author = "Hildner, {Frank J.} and Javier, {Roger P.} and Cohen, {Lawrence S.} and Philip Samet and Nathan, {Martin J.} and Yahr, {William Z.} and Greenberg, {Jack J.}",
year = "1972",
month = "1",
day = "1",
doi = "10.1016/0002-9149(72)90559-0",
language = "English",
volume = "30",
pages = "319--326",
journal = "American Journal of Cardiology",
issn = "0002-9149",
publisher = "Elsevier Inc.",
number = "4",

}

TY - JOUR

T1 - Myocardial dysfunction associated with valvular heart disease

AU - Hildner, Frank J.

AU - Javier, Roger P.

AU - Cohen, Lawrence S.

AU - Samet, Philip

AU - Nathan, Martin J.

AU - Yahr, William Z.

AU - Greenberg, Jack J.

PY - 1972/1/1

Y1 - 1972/1/1

N2 - Seventy-one patients undergoing valve replacement surgery were studied before and after operation to determine change of clinical condition and ventricular contractility. Preoperatively, all patients had functional class III or IV disease (New York Heart Association classification) and 55 percent had myocardial dysfunction. Post-operatively, the condition of 86 percent of patients improved clinically by at least 1 functional class, but 56 percent of patients had myocardial dysfunction. Cardiac index and left ventricular end-diastolic pressures were closely related to changes in angiographically determined myocardial contractility. Neither patient age, sex, duration of cardiopulmonary bypass, residual uncorrected valve disease nor coronary artery disease alone determined the degree of impairment in left ventricular contractility. A high incidence of myocardial dysfunction was found pre- and postoperatively in this study. In 16 patients with pure mitral stenosis, 6 (38 percent) had left ventricular dysfunction preoperatively, demonstrating intrinsic myocardial disease, possibly chronic rheumatic myocarditis. The demonstration of postoperative myocardial contractile abnormalities in previously normal patients suggests an intraoperative cause, perhaps related to cardiopulmonary bypass. Postoperative dysfunction may (1) exist preoperatively and remain unchanged, (2) occur intraoperatively, or (3) exist in a latent form preoperatively but be aggravated by the stress of surgery. Without both pre- and postoperative microscopic examination of the myocardium in the same patient, it is impossible to determine which process is primary.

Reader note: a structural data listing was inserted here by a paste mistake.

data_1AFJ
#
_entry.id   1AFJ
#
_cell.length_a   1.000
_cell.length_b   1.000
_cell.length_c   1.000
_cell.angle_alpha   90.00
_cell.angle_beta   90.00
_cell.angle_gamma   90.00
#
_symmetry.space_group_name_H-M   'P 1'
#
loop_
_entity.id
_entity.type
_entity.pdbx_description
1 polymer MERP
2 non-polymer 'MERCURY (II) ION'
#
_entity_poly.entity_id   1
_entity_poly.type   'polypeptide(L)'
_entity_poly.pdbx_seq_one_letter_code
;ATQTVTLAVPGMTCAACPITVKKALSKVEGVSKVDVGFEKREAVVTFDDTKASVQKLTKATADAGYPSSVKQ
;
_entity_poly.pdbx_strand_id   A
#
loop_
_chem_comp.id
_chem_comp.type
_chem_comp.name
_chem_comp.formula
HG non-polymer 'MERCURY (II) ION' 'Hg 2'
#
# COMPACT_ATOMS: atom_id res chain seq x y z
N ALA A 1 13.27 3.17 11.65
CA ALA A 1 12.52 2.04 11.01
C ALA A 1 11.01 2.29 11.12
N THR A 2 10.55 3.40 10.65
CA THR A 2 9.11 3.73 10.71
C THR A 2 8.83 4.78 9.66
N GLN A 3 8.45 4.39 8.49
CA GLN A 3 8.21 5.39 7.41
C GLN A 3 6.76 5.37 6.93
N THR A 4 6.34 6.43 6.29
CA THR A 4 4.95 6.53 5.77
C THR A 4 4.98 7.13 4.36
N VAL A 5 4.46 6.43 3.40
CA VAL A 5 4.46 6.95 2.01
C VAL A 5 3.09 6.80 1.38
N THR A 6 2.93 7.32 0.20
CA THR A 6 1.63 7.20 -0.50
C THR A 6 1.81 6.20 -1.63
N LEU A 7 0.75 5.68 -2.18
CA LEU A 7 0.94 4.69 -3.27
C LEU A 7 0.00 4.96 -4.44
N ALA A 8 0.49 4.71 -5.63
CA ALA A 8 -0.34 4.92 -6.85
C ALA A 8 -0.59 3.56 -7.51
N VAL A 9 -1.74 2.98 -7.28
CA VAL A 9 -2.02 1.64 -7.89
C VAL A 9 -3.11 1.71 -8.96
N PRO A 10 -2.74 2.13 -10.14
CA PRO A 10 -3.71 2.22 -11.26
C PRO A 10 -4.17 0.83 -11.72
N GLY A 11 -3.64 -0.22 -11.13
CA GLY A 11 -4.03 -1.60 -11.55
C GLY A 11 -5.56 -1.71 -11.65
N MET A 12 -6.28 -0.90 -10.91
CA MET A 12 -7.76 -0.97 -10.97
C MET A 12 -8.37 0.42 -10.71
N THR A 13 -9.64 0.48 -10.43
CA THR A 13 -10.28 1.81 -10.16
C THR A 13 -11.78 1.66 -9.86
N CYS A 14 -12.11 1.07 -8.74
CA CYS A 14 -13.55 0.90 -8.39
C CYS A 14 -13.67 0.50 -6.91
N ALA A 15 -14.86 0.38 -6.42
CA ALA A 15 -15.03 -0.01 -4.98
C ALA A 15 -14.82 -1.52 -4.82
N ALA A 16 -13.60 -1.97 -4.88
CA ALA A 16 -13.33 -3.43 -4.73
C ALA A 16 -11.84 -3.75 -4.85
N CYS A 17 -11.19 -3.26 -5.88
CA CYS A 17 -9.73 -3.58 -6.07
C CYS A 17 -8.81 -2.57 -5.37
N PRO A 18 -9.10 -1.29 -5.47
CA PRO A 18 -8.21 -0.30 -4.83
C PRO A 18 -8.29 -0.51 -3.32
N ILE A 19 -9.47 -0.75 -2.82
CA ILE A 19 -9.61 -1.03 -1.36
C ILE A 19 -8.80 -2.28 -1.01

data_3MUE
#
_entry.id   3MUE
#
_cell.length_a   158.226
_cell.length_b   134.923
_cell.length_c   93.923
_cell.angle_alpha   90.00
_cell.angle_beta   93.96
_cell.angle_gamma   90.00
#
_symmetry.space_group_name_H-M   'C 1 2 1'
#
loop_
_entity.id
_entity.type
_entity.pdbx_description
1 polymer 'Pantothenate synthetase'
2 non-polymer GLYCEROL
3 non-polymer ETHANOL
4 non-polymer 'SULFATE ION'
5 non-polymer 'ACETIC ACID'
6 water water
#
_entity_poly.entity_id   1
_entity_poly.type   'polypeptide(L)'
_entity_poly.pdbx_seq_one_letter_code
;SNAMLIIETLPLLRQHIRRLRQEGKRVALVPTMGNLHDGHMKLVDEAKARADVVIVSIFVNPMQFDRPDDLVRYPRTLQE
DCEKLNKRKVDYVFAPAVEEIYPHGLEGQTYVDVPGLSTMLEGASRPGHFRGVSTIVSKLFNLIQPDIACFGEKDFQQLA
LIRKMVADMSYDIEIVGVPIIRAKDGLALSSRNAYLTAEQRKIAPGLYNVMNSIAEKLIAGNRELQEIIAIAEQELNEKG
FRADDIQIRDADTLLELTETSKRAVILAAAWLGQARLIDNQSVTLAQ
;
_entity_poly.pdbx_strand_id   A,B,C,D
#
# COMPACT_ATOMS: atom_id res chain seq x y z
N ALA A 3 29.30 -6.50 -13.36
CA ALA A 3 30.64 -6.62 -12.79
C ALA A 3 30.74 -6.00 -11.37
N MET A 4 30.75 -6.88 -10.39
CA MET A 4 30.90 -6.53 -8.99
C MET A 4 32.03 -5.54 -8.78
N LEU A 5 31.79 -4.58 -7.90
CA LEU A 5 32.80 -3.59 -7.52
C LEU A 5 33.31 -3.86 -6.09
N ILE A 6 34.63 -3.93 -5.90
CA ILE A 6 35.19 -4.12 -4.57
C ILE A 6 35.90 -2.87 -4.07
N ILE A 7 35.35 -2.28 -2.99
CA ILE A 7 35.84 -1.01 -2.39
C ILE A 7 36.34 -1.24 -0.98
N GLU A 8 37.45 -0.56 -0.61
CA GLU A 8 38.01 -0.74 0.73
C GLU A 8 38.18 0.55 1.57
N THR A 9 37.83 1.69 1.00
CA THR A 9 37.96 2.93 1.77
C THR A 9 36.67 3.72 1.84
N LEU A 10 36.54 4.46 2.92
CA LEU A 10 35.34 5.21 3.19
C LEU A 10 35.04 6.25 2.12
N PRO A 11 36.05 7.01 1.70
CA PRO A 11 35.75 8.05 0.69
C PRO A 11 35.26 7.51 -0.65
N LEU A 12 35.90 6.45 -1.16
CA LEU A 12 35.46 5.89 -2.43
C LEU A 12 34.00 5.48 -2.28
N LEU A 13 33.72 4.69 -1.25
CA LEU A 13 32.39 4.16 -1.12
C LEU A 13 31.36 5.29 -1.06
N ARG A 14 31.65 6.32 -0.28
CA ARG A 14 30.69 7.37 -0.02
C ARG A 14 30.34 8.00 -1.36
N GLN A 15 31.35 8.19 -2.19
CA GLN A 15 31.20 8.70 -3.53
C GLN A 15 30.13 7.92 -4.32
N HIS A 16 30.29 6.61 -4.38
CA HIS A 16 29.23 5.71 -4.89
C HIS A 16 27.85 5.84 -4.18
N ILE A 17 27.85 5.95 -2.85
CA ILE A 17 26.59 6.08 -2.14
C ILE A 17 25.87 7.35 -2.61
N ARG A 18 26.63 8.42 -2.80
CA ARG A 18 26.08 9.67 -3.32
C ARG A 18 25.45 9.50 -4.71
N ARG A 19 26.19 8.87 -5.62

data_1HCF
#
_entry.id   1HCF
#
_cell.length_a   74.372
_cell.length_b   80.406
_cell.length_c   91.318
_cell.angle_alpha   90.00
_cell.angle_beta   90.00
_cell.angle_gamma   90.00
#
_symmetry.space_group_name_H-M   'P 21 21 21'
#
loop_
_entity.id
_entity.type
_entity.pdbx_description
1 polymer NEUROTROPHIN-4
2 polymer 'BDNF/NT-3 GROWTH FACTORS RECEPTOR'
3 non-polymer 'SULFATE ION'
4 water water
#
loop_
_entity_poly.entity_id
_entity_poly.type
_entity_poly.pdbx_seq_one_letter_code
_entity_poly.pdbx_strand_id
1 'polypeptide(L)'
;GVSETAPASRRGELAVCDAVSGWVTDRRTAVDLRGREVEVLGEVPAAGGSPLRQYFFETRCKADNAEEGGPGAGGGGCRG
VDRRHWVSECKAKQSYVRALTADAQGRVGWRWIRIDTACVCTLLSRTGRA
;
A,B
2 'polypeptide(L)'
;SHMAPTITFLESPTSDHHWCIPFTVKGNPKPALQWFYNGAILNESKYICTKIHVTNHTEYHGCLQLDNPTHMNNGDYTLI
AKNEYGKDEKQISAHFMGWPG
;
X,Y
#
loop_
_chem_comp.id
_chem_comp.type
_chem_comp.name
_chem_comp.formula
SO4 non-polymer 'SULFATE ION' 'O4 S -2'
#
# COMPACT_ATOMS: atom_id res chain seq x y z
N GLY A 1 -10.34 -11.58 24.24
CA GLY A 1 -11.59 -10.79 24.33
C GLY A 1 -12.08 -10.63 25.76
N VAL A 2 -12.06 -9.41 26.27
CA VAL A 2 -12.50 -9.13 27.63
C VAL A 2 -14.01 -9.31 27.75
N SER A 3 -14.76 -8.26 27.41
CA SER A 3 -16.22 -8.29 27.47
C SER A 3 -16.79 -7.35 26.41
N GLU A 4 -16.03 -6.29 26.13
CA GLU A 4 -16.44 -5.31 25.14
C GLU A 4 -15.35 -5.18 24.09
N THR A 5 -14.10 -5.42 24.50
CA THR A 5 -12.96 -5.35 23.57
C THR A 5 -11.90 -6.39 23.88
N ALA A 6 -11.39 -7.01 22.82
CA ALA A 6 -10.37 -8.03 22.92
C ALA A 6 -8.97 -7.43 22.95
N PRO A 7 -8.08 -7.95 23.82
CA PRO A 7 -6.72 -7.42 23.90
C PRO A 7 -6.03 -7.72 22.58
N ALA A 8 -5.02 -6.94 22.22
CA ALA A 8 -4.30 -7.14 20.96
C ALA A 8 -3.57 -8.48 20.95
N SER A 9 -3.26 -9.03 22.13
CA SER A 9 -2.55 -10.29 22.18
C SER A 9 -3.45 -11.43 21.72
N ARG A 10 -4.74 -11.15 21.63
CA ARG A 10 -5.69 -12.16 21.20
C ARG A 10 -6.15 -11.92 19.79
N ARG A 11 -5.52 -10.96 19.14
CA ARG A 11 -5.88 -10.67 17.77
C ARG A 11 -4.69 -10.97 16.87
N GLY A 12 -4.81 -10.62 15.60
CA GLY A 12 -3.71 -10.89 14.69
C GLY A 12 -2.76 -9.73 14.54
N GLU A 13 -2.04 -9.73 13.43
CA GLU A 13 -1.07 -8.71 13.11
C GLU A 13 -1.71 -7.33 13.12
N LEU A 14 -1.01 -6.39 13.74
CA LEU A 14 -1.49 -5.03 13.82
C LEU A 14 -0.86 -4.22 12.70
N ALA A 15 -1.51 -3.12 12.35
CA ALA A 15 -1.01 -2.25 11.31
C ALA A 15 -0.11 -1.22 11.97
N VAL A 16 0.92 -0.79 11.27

AB - Seventy-one patients undergoing valve replacement surgery were studied before and after operation to determine change of clinical condition and ventricular contractility. Preoperatively, all patients had functional class III or IV disease (New York Heart Association classification) and 55 percent had myocardial dysfunction. Post-operatively, the condition of 86 percent of patients improved clinically by at least 1 functional class, but 56 percent of patients had myocardial dysfunction. Cardiac index and left ventricular end-diastolic pressures were closely related to changes in angiographically determined myocardial contractility. Neither patient age, sex, duration of cardiopulmonary bypass, residual uncorrected valve disease nor coronary artery disease alone determined the degree of impairment in left ventricular contractility. A high incidence of myocardial dysfunction was found pre- and postoperatively in this study. In 16 patients with pure mitral stenosis, 6 (38 percent) had left ventricular dysfunction preoperatively, demonstrating intrinsic myocardial disease, possibly chronic rheumatic myocarditis. The demonstration of postoperative myocardial contractile abnormalities in previously normal patients suggests an intraoperative cause, perhaps related to cardiopulmonary bypass. Postoperative dysfunction may (1) exist preoperatively and remain unchanged, (2) occur intraoperatively, or (3) exist in a latent form preoperatively but be aggravated by the stress of surgery. Without both pre- and postoperative microscopic examination of the myocardium in the same patient, it is impossible to determine which process is primary.

UR - http://www.scopus.com/inward/record.url?scp=0015395321&partnerID=8YFLogxK

UR - http://www.scopus.com/inward/citedby.url?scp=0015395321&partnerID=8YFLogxK

U2 - 10.1016/0002-9149(72)90559-0

DO - 10.1016/0002-9149(72)90559-0

M3 - Article

VL - 30

SP - 319

EP - 326

JO - American Journal of Cardiology

JF - American Journal of Cardiology

SN - 0002-9149

IS - 4

ER -